2013 Fed 100
The power of the individual informs FCW's coverage each and every day, but with the Federal 100, we take time to really spotlight and celebrate it. Federal IT would not function without people like this year's Fed 100. And at a time when optimism can be hard to muster in government, their stories are a refreshing reminder of what one person can make possible.
Find Winners by selecting the first letter of their last name or view the complete list.
E-Mail this page
Check out the digital edition of FCW magazine -- the federal IT community's premier publication.
In this issue: Profiles of every Fed 100 winner, the government and industry Eagle Award winners and more.
See the latest issue
Two key IT modernization bills could move in Congress, despite the compressed legislative calendar and the politically charged election year.
CyTech Services, the veteran-owned small business that may have played a significant role in discovering the OPM hack a year ago, says it's never been paid for that work.
Although most agencies are on track to meet a presidential directive to archive email records electronically, a few will need more time.
Limiting the impact of open source policy to a time- and scope-constrained pilot forgoes a unique and long-needed opportunity to modernize government, argues a leading open source advocate.
Agencies can put more money on mission by analyzing accounts payable data. The former leader of the U.K.'s Government Procurement Service explains what it takes.
This year's winners were honored in person at the April 7 Fed 100 Awards Gala. Click here to learn more about their accomplishments.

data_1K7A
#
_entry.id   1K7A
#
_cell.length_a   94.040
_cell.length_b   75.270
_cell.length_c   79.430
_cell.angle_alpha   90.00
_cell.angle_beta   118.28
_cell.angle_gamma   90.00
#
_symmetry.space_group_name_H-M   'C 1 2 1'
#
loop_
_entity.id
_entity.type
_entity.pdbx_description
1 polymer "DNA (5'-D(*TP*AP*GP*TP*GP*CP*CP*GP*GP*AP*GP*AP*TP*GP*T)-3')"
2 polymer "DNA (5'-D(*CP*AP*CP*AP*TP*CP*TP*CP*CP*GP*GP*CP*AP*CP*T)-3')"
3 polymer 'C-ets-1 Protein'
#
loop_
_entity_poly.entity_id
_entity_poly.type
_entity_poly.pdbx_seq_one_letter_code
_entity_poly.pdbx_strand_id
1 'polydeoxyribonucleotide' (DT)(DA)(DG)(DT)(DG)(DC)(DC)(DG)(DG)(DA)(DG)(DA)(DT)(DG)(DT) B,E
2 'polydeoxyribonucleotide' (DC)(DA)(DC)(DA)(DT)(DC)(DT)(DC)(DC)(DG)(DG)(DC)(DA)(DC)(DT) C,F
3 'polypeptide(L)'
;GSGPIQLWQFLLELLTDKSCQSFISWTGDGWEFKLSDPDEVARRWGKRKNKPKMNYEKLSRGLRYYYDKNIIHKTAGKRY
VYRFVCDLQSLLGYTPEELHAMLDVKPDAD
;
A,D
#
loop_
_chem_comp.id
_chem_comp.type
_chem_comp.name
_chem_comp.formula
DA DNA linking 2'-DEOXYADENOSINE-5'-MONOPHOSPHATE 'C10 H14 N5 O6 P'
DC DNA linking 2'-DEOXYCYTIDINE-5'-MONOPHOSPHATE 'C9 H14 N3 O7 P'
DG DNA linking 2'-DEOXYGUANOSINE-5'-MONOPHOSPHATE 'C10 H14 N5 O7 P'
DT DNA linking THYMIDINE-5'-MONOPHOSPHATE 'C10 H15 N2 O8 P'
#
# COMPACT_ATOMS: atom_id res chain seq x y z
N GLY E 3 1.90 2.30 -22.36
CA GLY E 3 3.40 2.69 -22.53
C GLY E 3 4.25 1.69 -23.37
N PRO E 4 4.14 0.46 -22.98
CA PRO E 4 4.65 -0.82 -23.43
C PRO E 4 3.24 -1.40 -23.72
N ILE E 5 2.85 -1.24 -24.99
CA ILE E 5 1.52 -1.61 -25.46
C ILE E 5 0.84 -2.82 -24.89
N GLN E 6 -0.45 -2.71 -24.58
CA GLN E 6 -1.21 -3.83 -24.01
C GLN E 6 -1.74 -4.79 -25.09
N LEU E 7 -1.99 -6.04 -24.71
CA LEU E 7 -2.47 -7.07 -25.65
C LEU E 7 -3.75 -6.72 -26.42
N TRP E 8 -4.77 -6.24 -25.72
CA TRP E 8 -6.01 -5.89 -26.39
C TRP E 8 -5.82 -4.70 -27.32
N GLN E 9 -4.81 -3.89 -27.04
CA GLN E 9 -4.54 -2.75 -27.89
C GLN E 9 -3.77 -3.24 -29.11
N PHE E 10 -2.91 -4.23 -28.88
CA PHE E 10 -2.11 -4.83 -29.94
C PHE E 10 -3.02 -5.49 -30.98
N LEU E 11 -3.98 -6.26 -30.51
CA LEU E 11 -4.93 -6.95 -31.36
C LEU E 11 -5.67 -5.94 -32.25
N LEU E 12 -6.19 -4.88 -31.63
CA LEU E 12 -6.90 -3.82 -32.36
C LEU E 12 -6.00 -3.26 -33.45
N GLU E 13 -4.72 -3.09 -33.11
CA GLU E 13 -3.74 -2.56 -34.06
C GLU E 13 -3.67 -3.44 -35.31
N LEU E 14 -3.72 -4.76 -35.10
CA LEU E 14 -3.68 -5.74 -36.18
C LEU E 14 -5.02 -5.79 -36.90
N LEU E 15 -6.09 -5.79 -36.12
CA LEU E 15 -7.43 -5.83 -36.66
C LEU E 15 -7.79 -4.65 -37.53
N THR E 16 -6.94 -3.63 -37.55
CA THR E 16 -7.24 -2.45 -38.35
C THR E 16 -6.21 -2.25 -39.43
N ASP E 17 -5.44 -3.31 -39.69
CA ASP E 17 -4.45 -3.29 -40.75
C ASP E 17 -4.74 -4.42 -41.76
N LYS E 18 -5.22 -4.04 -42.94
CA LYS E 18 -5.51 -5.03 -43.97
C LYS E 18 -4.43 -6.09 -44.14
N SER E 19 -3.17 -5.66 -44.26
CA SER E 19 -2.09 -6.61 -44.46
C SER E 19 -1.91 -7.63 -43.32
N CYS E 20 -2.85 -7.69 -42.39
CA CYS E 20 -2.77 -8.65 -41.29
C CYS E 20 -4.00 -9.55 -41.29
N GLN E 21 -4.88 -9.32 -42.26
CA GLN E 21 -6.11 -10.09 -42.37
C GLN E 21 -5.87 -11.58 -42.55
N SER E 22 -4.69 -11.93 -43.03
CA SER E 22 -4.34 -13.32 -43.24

With a handful of questions to industry, the Department of Veterans Affairs signaled a big move to the cloud as part of its "buy first" initiative.
Managing a workforce that oversees 7,000 contracts and $3.5 billion in federal spending, Mary Davie sits in the catbird seat of the government's vast IT acquisition operation.
Dan Chenok, the IBM Center for the Business of Government's executive director, seems to have a hand in virtually every discussion devoted to making government run better.
Agree on the need to explain the criteria. Also would like to see them sorted by agency in addition to alpha. Homeland Security, OMB and GSA seem to dominate the list, which may say something about the focus of federal IT.
Kay Clarey has presided for a decade over a program, UFMS, which has cost the American taxpayers nearly a quarter of a Billion dollars, has never had an accepted business case in over a decade, has had numerous inquiries and *not* clean audits by OMB, and yet which serves only 6 of the DOJ's 40 components? It didn't come in on time. And it didn't come in on budget. In fact, for most of its life it didn't have a budget. And she's awarded this prize? To answer the previous question, the prize, in this case, was awarded based upon the smoke an mirrors writeup submitted by departmental bureaucrats who have supported this waste of funds for ten years. This is "Quicken" for the DOJ, it's not that hard, and it shouldn't cost $250Million to do. And DOJ shouldn't be rewarded for anything related to it.
What is the criteria to be selected -?
Are chosen for government leadership based on what?
8609 Westwood Center Drive, Suite 500Vienna, VA 22182-2215 703-876-5100
© 1996-2013 1105 Media, Inc. All Rights Reserved. This copy is for your personal, non-commercial use only.To order presentation-ready copies for distribution to colleagues, clients or customers, visit: www.1105Reprints.com